There are far too many college admissions myths doing the rounds. Unfortunately, they send many students in the wrong direction. Spending too much time doing things that do not matter means less time doing things that do matter. Below are some myths about college admissions that are just that and nothing more.
Myth #1 – Getting a recommendation letter from somebody well-known can give your application a huge boost
The recommendation letter that you submit can give your application a much-needed boost. But, not because the writer is somebody famous. Submitting a letter written by an authority figure is not likely to impress the reader and it definitely does not guarantee that you will get admission to any school.
You have a better chance of impressing the reader by submitting a recommendation letter written by a teacher who can provide a fair assessment of your academic and social abilities after having worked with you on a one-to-one basis for a substantial amount of time.
Myth #2 – If you have excellent grades and test scores, you don’t have to worry too much when writing your application essay
This is not true at all. An application essay carries a lot of weight. Almost all students who apply to college will have good grades and high test scores. How does a college decide whom to choose from among so many equally qualified candidates? They use the personal essay as one of the deciding factors.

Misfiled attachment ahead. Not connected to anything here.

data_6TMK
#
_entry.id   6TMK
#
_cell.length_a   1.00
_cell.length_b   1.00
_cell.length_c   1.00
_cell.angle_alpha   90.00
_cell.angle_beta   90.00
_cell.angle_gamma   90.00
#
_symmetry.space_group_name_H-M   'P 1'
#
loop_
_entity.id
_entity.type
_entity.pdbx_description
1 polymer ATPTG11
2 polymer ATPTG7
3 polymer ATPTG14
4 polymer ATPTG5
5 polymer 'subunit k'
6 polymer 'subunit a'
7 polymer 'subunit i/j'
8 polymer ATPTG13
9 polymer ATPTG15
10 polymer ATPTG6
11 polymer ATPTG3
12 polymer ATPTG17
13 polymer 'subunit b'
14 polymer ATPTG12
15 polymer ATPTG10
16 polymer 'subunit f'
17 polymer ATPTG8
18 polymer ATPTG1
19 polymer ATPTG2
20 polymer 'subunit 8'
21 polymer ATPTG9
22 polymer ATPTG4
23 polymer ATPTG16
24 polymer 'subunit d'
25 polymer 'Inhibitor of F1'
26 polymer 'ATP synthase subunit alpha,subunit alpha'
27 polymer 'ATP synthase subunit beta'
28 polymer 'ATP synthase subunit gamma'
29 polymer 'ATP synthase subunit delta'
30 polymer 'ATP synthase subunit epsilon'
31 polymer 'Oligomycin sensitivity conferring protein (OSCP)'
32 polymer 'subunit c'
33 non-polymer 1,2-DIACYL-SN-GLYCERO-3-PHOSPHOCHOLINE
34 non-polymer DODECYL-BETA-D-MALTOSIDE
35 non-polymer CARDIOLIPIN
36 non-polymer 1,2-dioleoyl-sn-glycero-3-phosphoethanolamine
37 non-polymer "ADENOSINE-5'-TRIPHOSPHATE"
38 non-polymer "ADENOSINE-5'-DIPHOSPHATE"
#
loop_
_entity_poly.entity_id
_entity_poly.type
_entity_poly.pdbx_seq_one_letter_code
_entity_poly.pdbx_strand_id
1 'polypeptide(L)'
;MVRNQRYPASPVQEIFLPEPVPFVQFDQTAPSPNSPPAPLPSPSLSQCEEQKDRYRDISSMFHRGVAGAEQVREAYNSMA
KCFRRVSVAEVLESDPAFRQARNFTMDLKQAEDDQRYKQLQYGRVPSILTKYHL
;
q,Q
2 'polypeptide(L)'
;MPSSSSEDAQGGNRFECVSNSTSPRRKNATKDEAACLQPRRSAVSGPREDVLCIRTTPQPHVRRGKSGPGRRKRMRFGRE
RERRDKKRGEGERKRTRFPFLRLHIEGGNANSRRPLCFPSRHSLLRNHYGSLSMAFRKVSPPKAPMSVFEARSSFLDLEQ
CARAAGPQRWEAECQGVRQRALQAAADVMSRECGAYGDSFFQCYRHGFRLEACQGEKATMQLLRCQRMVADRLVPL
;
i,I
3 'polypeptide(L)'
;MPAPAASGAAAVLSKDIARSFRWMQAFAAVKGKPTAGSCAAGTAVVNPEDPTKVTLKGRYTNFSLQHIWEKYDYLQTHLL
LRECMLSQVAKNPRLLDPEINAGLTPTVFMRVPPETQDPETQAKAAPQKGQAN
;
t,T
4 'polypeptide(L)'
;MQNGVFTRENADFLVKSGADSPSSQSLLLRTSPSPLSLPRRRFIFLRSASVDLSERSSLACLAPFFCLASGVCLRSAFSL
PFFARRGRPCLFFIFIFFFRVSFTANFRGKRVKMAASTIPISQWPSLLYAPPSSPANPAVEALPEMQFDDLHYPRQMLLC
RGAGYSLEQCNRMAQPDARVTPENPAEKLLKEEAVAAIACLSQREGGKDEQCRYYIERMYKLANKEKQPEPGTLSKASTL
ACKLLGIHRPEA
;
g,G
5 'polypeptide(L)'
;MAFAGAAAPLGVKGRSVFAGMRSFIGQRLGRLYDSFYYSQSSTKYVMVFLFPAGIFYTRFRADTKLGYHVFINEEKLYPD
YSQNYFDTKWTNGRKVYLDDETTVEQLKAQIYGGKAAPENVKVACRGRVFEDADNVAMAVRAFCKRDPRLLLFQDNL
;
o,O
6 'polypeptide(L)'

A poorly written essay that is weak and convincing or filled with glaring errors will kill your application, irrespective of your grades and test scores. On the other hand, a well-written essay that is grammatically correct and compelling can give you the edge over another applicant who may have scored the same as you in other areas.
MYTH #3: You have to look for that one college that’s perfect for you and only apply to that college
Looking for the right college is important. Yes, you need to take the time and effort to identify which one is right for you. However, don’t think that there is only one college out there that is perfect for you and you should only apply to that one college. If you start your search with this mindset, you are only setting yourself up for a lot of anxiety and frustration. Besides, what happens if you do not get accepted into that ‘college of your dreams’?
Keep evaluating different colleges, you will find several institutes that tick all the boxes, or at least most of them. Narrow down your list by the process of elimination and apply to the top colleges on your list. If you do not get accepted by the first college on your list, that’s okay. You still have several others that are sure to be just as good.
Interestingly, several college graduates who were interviewed said they would choose to go back to the same college if they had to do it again, even though that particular college was not top of their list when they have applied four years ago.
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